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NFL owners OK labor deal, but players say not so fast

HIGHLIGHTS
OF THE DEAL

If approved by the players, the NFL’s new deal would cover the 2011-20 seasons and the ’21 draft.

ECONOMICS

• Salary cap plus benefits of $142.4 million per club in 2011 ($120.375 million for salary and bonuses) and at least that amount in 2012 and 2013.

• Beginning in 2012, salary cap to be set based on a combined share of “all revenue,” a new model differentiated by revenue source with no expense reductions. Players will receive 55 percent of national media revenue, 45 percent of NFL Ventures revenue and 40 percent of local club revenue.

• Players’ share must average at least 47 percent over the 10 years.

PLAYER AND HEALTH SAFETY:

• Reducing the offseason program by five weeks, reducing organized team activities from 14 to 10.

• Limiting on-field practice time and contact and limiting full-contact practices in the preseason and regular season.

• Increasing number of days off for players.

• No change to the 16-game regular-season/four-game preseason format until at least 2013; any subsequent increase in the number of regular-season games must be made by agreement with the NFL Players Association.

ENTRY LEVEL COMPENSATION SYSTEM:

• All drafted players sign four-year contracts; undrafted free agents sign three-year contracts.

• Maximum total compensation per draft class.

• Limited contract terms.

• Strong anti-holdout rules.

• Clubs have option to extend the contract of a first-round draftee for a fifth year, based on agreed-upon tender amounts.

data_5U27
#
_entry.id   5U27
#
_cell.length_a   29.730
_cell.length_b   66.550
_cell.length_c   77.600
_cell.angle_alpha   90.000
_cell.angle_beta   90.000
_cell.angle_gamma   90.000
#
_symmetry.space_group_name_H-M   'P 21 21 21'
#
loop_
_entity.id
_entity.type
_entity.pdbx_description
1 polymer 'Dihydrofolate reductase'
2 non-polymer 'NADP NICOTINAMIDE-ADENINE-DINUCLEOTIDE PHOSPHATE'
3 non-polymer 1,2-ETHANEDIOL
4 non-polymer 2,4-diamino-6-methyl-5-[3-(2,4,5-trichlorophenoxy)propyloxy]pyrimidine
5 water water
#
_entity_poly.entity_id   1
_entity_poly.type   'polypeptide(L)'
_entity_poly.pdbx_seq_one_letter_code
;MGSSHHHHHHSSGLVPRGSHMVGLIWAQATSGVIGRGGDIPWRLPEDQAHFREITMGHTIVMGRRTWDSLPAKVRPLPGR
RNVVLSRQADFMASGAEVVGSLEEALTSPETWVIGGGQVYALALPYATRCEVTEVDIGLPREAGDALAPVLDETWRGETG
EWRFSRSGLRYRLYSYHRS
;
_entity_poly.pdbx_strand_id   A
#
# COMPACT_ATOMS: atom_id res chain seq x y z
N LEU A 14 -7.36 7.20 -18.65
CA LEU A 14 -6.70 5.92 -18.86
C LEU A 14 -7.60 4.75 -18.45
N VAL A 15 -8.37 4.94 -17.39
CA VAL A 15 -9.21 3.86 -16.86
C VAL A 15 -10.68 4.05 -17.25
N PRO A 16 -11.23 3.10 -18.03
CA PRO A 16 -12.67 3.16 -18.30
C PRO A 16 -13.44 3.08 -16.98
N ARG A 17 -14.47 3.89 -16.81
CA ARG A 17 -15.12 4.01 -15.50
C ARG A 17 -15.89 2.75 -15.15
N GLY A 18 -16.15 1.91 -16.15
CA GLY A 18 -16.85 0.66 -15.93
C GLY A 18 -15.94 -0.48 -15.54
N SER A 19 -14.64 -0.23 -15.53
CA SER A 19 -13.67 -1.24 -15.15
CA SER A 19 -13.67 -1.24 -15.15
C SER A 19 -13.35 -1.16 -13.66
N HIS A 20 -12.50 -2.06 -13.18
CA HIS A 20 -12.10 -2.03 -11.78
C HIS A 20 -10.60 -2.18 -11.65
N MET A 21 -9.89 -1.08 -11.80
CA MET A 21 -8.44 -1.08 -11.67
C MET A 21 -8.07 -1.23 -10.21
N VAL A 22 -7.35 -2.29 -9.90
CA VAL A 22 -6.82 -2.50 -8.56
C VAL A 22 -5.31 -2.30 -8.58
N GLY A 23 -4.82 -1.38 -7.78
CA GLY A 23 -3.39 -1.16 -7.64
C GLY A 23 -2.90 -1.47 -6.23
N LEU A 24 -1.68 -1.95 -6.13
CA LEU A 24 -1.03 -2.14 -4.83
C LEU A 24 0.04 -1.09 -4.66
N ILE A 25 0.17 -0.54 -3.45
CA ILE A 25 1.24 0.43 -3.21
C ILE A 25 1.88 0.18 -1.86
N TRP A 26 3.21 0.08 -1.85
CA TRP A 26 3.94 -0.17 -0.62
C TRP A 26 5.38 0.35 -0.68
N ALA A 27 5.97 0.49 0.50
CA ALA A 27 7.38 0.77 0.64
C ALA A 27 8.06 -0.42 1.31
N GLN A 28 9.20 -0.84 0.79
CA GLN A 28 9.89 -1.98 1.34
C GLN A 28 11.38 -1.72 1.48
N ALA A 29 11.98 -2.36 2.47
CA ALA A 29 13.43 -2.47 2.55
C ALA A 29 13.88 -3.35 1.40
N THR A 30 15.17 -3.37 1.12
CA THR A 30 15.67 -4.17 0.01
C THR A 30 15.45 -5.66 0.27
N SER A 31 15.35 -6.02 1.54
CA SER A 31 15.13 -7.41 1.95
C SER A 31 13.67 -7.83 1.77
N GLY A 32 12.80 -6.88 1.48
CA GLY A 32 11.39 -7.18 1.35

Updated: October 27, 2011 12:33AM



ATLANTA — NFL owners poured out of a hotel ballroom Thursday evening, gushing about an overwhelming ratification of a settlement of litigation and a new 10-year collective bargaining agreement with players.

‘‘It’s been a long process, going back a couple of years — a lot of give and take,’’ said Green Bay Packers president Mark Murphy, a member of the league’s negotiating team. ‘‘It’s an agreement that’s really fair to both sides. It’s a win-win.’’

But champagne wasn’t the only thing missing Thursday night. Players didn’t vote to approve the deal.

In fact, many players insisted the league was making a power play, not even providing the owner-approved CBA before a widely publicized conference call.

‘‘Here is what fans need to know,’’ New Orleans Saints fullback Heath Evans posted on Twitter. ‘‘Owners tried to slip many things into the CBA they voted on that were
NEVER agreed to.’’

Other players lamented that their leadership wasn’t keeping them abreast of the issues, while Bears quarterback Caleb Hanie was among those ready to vote.

‘‘I’d like to pre-emptively cast my vote for yes on any agreement put in front of me,’’ Hanie tweeted. ‘‘Let’s get to work.’’

While the 1,900-plus players reacted in an assortment of ways, the 32 owners and dozens of other top executives at the meeting relayed similar stories: They compromised on several terms in order to save the 2011 season, with the exception of the Hall of Fame game, which the Bears were scheduled to play in on Aug. 7 against the St. Louis Rams.